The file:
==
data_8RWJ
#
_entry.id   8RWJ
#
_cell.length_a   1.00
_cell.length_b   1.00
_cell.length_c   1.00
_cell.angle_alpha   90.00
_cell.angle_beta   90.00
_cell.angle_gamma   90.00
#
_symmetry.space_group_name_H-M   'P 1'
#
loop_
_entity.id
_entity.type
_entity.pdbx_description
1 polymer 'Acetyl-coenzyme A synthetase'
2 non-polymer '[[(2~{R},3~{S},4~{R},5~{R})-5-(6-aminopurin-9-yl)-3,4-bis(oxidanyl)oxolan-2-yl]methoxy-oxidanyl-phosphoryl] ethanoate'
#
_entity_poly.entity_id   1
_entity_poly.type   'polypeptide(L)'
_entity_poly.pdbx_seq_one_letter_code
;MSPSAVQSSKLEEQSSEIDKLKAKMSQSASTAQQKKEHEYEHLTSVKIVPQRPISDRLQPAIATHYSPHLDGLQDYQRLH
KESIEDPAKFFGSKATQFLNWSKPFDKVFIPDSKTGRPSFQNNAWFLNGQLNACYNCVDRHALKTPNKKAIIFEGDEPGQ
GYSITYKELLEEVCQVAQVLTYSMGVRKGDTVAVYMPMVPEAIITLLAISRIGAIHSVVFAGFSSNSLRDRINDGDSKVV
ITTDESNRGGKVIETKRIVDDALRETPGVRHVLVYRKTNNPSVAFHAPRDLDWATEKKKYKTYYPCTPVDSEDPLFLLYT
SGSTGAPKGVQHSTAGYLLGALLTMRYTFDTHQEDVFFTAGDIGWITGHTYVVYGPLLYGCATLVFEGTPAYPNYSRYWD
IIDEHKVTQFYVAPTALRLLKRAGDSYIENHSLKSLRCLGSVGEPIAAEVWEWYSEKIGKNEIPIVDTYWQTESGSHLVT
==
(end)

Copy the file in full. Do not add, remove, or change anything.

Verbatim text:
data_8RWJ
#
_entry.id   8RWJ
#
_cell.length_a   1.00
_cell.length_b   1.00
_cell.length_c   1.00
_cell.angle_alpha   90.00
_cell.angle_beta   90.00
_cell.angle_gamma   90.00
#
_symmetry.space_group_name_H-M   'P 1'
#
loop_
_entity.id
_entity.type
_entity.pdbx_description
1 polymer 'Acetyl-coenzyme A synthetase'
2 non-polymer '[[(2~{R},3~{S},4~{R},5~{R})-5-(6-aminopurin-9-yl)-3,4-bis(oxidanyl)oxolan-2-yl]methoxy-oxidanyl-phosphoryl] ethanoate'
#
_entity_poly.entity_id   1
_entity_poly.type   'polypeptide(L)'
_entity_poly.pdbx_seq_one_letter_code
;MSPSAVQSSKLEEQSSEIDKLKAKMSQSASTAQQKKEHEYEHLTSVKIVPQRPISDRLQPAIATHYSPHLDGLQDYQRLH
KESIEDPAKFFGSKATQFLNWSKPFDKVFIPDSKTGRPSFQNNAWFLNGQLNACYNCVDRHALKTPNKKAIIFEGDEPGQ
GYSITYKELLEEVCQVAQVLTYSMGVRKGDTVAVYMPMVPEAIITLLAISRIGAIHSVVFAGFSSNSLRDRINDGDSKVV
ITTDESNRGGKVIETKRIVDDALRETPGVRHVLVYRKTNNPSVAFHAPRDLDWATEKKKYKTYYPCTPVDSEDPLFLLYT
SGSTGAPKGVQHSTAGYLLGALLTMRYTFDTHQEDVFFTAGDIGWITGHTYVVYGPLLYGCATLVFEGTPAYPNYSRYWD
IIDEHKVTQFYVAPTALRLLKRAGDSYIENHSLKSLRCLGSVGEPIAAEVWEWYSEKIGKNEIPIVDTYWQTESGSHLVT